Portland Vision Zero

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Why We Love It

The Vision Zero program aims to eliminate deaths and serious injuries on Portland streets by 2025. We love how this map helps city officials reach this goal by representing the problem geographically and thematically. It shows traffic crashes by category (pedestrian, car, bike) in a tabbed Story Map. Areas most prone to crashes are defined for each mode of travel. By clicking on intersections, you can see details-on-demand. This visualization helps determine where to prioritize improvements to reduce injuries and fatalities.

Why It Works

The clever use of hollow orange proportional symbols for fatalities and solid gray circles for serious injuries allows us to see subtleties that would have been masked had the data been aggregated. Reusing these colors in the charts creates a connection with the map and shows accidents over time. The simple color palette, in conjunction with a muted basemap, sets the tone and aligns with branding for the City of Portland and the Portland Bureau of Transportation. This map grabs our attention, feels approachable, and imparts knowledge.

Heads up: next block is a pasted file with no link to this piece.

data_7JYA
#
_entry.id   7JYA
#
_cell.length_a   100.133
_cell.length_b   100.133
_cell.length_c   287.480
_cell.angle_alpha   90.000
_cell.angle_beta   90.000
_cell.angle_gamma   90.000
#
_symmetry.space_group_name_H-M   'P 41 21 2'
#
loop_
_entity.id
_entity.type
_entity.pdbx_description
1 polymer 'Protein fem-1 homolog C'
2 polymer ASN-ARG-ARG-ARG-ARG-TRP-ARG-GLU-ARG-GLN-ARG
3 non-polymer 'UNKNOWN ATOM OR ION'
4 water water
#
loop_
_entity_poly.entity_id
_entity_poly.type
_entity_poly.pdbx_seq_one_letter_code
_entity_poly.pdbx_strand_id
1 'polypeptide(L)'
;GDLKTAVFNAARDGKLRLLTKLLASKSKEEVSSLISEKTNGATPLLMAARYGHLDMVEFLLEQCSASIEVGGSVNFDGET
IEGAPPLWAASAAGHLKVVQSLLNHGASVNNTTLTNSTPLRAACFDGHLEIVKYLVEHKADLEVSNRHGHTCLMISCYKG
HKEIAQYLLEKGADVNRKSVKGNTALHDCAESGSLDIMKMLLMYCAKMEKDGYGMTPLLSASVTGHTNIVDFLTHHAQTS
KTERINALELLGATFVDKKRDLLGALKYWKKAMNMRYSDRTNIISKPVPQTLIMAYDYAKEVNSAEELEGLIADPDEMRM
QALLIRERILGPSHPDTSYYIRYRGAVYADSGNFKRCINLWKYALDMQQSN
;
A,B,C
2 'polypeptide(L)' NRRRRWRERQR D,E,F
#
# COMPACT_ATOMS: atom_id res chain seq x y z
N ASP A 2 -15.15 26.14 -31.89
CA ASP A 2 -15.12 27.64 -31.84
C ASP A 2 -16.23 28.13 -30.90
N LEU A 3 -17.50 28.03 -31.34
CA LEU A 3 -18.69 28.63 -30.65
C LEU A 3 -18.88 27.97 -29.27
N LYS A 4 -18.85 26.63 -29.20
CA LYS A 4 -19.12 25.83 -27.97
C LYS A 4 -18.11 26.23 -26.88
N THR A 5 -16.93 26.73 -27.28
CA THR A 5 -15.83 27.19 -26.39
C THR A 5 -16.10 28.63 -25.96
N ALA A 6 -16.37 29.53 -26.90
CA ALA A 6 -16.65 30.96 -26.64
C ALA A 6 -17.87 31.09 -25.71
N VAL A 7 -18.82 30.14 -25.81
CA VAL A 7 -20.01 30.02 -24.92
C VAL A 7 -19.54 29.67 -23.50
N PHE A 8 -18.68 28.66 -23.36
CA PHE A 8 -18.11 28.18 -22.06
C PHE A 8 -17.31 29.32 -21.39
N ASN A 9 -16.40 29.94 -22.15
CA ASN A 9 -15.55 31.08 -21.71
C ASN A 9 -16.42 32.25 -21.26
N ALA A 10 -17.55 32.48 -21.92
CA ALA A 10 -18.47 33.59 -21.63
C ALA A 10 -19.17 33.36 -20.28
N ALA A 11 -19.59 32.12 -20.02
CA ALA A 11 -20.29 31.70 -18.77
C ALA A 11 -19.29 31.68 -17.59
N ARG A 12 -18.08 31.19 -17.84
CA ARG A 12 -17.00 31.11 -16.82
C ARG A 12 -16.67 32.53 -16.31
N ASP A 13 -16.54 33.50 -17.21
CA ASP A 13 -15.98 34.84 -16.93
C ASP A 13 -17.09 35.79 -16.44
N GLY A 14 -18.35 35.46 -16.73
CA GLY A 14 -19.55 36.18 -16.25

Important Steps

Aggregate the data to the intersection nearest the crash location so patterns of crash incidents are easier to identify.

Match the right Story Map template to the needs of the story. The author used the tabbed layout as a data filter to allow for quick comparisons

Visually experiment with the size of the proportional symbols (circles) to convey the overall density of incidents without letting the largest symbols overwhelm the map.

The legend is critical to understanding this map (both categories and magnitudes). The custom legend, made in Adobe Illustrator, is put front-and-center to speed comprehension.



The map summarizes data compiled by the Oregon Department of Transportation’s Transportation Data Section Crash Analysis and Reporting Unit.


The individual incident point data was aggregated in two ways. All incidents in the city were aggregated for the city-totals-by-year (chart), and across all 10 years. Crash incidents were assigned to the nearest intersection and summarized by mode and injury severity (map).


It took 3 hours to aggregate the data, 8 to 10 hours to prepare the maps, and 4 to 6 hours to make the charts and legends then format them for the side panels.

Aggregate your Point Data


Never build more UI than the story needs. The simplicity of the interface brings focus to the data and flattens the learning curve.

Use the dark gray pop-up


Interactive maps allow details to emerge on demand, as the user needs them. In this case, pop-ups provide detailed information on incidents.

Network Analyst’s Service Area


Achieve an added level of polish by using a one-pixel stroke on the circles the same light grey as the basemap making it invisible unless two circles overlap.

More Information

Map Author

Erin Aigner

Erin Aigner


The Portland Bureau of Transportation is a community partner in shaping a livable city. We plan, build, manage and maintain an effective and safe transportation system that provides people and businesses access and mobility. We keep Portland moving.

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